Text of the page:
Dan Heinfeld, Evergreen Awards judge and president of Irvine, Calif.–based architecture firm LPA, notes the atrium achieved multiple objectives. “This large office project is a good example of how sustainability can inform the design process. The use of the atrium to maximize daylighting and energy efficiency also creates a good neighbor that fits its historic downtown context with an appropriate scale and streetscape.”
In the office areas, exterior shading elements, interior light shelves, and a combination of automated and manually operated blinds manage sunlight, glare, and heat gain. An integrated lighting control system captures the energy savings from these strategies.
Raising the Sail
The solution for controlling light at the top of the atrium was not readily apparent, so Breshears deferred the task in the design process. He knew he wanted to bounce sunlight down to the atrium floor, but needed to protect office occupants from glare along the way. As construction progressed, the decision became clear. Computer-generated and physical models indicated that a series of elliptical reflectors would work, but finding the right material within the budget proved elusive.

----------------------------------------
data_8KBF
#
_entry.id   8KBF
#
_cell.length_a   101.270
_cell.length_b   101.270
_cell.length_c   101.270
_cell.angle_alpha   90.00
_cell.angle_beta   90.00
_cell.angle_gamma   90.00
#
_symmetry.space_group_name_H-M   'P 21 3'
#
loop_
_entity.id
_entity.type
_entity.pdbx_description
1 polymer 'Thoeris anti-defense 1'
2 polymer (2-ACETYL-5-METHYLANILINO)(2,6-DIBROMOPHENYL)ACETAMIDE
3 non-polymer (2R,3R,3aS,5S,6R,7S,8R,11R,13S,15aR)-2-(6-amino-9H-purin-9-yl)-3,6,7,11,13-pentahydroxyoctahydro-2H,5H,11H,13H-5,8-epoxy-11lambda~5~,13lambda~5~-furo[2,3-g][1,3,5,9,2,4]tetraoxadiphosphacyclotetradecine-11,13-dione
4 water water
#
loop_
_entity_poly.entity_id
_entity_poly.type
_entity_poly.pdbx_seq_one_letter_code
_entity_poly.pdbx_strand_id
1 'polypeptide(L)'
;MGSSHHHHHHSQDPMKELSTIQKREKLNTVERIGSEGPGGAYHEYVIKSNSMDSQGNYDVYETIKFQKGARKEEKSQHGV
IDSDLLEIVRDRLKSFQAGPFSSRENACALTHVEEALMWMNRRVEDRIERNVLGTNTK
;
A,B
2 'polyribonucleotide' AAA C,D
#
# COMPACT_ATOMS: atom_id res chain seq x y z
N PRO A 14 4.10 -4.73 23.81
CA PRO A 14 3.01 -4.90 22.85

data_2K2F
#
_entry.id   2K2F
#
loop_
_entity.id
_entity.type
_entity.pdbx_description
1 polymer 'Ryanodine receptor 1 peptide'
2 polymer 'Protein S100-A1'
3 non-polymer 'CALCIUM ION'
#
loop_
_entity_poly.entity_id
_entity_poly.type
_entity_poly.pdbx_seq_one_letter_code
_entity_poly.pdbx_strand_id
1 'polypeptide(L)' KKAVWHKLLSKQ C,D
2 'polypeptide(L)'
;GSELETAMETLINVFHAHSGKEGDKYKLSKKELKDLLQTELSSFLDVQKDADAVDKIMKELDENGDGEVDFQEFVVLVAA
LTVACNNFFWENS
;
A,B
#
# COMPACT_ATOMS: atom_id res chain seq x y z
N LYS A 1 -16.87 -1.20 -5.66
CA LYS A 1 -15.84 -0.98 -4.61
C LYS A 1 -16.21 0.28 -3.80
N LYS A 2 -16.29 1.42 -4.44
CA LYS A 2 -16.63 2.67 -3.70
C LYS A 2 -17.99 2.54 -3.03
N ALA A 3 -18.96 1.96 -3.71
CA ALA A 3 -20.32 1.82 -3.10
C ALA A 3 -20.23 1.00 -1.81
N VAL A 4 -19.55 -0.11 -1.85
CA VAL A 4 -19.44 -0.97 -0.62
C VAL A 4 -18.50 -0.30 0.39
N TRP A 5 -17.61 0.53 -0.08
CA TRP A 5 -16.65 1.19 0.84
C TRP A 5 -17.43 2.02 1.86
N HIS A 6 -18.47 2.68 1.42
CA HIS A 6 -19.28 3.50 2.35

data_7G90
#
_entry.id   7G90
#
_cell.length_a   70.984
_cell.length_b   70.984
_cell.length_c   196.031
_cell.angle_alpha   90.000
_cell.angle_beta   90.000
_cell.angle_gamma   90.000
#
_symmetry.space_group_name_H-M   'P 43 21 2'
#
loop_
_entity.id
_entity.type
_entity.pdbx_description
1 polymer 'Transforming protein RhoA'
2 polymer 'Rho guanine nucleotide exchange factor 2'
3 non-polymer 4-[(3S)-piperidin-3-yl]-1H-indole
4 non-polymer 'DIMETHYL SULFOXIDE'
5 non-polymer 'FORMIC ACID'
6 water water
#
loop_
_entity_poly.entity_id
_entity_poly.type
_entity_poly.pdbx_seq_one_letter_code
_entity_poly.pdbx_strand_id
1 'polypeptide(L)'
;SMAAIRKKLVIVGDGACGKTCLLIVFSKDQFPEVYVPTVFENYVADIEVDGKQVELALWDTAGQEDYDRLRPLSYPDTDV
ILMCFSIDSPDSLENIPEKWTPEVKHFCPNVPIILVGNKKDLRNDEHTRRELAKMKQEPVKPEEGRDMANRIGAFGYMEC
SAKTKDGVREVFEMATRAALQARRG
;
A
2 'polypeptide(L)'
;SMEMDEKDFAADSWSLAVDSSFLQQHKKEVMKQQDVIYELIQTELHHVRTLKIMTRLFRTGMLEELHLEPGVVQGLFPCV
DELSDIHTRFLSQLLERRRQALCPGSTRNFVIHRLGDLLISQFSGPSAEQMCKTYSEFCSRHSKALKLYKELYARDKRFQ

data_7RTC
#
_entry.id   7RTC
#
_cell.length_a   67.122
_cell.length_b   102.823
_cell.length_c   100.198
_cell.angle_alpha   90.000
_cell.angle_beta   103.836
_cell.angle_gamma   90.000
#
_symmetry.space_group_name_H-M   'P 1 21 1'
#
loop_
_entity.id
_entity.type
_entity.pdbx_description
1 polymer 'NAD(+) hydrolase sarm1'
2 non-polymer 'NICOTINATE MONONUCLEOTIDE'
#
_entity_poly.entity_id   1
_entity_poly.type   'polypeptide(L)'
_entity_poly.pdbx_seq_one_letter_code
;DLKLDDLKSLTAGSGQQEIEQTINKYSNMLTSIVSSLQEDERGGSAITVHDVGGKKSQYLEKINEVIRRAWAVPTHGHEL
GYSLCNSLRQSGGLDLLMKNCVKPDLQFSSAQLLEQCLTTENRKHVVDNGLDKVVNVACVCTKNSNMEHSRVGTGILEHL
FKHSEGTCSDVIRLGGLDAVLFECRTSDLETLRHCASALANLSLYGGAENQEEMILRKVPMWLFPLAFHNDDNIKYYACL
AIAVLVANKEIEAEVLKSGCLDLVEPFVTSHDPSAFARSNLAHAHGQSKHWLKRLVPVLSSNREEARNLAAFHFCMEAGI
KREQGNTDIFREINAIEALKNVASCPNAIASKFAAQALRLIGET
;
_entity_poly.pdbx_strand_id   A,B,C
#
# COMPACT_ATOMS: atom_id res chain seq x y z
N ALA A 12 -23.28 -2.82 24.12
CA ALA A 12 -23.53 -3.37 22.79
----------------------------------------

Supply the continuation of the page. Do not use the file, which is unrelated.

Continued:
Ingenuity led the team to some nautical sail makers in the Portland area, and the parabolic “sails” were cut from canvas. ZGF used in-house software to create a pattern for the custom fabricated sails, and a theatrical rigging company in Denver performed the installation. The turnkey solution for the contractor became a visible example of an innovative and inexpensive sustainable design feature.
The ZGF team created a tailored shading plan for the L-shaped masses. Exterior horizontal shades and an interior light shelf with automated horizontal blinds in the daylighting zone manage the direct sunlight in the building’s south portion. On the north wing, the exterior shading elements and interior blinds are vertical in orientation to diffuse northern light. Lighting controls measure the amount of daylight present and dim electric lights accordingly to reduce energy consumption. ZGF and the Center for the Built Environment (CBE) at University of California, Berkeley, conducted a post-occupancy evaluation that showed occupants found the daylighting and lighting control strategies to be successful.
Careful material selection, orientation and tailored shading strategies integrate the project into Denver’s historic context and create an energy-efficient envelope. The façade employs two distinct strategies. A sunward system shades the glazing and controls direct sunlight on 45-degree aspects, while a windward system gathers light from the clear north sky and prevents glare from the low-angle summer sun season.